My brakes have been a bit funny lately... they stop the car, but it pulls to the right. I was also worried about the pollution levels. I have changed the engine since the last contrôle, and I had no idea if it was tuned right. An older car like mine, with a carburetor, isn't held to the same standards as a modern car, but it still has to be tuned up and running cleanly.

I let the contrôle sneak up on me, so I didn't have a chance to give the car a good check-up, and had to drop it off yesterday at lunch. I had my fingers crossed all afternoon, and wasn't sure what to expect when I went back to pick it up at the end of the day.
Overall it was a success. The mechanic who looked the car over was very impressed. He said that few 30 year old cars do as well. The pollution was 1/10th of the allowable amount, and there were no significant corrosion or wear issues. The only sticking point was with the brakes, which, as I suspected, were "déséquilibré" (unbalanced). The left side wasn't working as well as the right, so I will have to repair the brakes and go back for a second visit.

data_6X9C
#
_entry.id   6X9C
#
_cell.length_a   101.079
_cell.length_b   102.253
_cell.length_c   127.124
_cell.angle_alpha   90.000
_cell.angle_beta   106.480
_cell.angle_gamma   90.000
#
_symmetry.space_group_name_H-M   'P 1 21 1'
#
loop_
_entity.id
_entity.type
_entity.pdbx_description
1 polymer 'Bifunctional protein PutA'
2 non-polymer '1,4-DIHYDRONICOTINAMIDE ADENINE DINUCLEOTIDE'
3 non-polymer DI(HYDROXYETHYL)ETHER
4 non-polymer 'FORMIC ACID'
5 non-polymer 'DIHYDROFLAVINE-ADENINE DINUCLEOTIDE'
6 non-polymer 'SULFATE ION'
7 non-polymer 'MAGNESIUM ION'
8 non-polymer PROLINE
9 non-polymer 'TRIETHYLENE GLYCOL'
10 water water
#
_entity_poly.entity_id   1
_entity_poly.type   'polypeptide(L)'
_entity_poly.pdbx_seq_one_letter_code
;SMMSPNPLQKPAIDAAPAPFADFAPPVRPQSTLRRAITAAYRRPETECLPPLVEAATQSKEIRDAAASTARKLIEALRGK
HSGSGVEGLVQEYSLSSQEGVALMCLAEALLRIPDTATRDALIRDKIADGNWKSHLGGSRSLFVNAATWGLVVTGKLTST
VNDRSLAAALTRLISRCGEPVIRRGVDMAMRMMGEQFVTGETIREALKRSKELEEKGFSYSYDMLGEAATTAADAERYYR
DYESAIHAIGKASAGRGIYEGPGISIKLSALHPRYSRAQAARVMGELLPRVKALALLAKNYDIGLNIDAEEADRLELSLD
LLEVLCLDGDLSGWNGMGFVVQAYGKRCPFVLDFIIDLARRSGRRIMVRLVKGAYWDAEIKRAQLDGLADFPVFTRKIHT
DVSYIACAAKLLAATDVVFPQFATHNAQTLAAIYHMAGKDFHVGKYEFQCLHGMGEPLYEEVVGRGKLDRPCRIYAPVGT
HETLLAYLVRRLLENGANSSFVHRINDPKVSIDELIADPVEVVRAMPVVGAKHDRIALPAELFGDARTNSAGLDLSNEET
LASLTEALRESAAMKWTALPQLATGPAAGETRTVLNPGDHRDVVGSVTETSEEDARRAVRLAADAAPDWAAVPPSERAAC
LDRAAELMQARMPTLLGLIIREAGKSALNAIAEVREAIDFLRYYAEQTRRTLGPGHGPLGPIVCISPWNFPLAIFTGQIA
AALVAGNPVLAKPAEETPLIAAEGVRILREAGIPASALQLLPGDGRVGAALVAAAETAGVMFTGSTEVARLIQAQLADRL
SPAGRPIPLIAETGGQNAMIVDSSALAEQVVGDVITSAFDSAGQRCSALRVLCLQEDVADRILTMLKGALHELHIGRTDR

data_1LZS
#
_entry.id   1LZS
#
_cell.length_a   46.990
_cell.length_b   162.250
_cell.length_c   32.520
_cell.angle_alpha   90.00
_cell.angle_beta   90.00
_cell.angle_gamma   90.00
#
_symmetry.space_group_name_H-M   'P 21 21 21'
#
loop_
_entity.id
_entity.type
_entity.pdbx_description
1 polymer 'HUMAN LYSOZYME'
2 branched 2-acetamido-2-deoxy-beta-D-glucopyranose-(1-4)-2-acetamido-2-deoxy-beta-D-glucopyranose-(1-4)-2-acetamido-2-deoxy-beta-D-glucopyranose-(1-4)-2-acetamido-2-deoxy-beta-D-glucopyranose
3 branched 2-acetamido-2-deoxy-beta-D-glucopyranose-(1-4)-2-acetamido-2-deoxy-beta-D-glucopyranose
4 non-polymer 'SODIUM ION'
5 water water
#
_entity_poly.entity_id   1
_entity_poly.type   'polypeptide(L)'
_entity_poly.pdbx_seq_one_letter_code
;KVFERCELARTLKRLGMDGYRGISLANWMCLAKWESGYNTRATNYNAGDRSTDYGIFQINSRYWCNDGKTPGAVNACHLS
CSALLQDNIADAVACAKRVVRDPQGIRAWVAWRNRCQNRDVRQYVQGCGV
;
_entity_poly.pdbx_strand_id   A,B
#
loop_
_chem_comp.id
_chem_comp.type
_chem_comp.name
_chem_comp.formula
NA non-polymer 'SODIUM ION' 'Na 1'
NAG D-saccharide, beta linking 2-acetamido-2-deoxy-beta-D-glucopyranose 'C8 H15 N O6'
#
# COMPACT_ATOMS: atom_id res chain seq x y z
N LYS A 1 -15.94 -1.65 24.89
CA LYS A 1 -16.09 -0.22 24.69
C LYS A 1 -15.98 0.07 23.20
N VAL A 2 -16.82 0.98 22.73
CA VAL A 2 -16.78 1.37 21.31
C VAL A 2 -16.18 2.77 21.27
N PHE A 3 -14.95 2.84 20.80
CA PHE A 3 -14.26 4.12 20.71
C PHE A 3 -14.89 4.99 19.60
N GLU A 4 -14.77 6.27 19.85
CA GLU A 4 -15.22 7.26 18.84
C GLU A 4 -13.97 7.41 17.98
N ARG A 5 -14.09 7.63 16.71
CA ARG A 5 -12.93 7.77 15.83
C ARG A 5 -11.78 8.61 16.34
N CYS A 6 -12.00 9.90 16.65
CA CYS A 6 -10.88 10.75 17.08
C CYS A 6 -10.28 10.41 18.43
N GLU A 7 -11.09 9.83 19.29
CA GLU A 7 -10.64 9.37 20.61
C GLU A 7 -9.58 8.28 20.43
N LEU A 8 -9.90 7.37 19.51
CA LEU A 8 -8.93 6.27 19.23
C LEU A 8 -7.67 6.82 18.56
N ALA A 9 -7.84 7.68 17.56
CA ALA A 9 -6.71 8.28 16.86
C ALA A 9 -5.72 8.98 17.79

Still, all in all, this is good news! I was really worried that he would discover some problem that would force my old car off the road, or require major work. Now that I know what has to be done, I'll correct the brake problem and get the Corsa back in for her clean bill of health, and head off for two more years of safe and satisfied driving!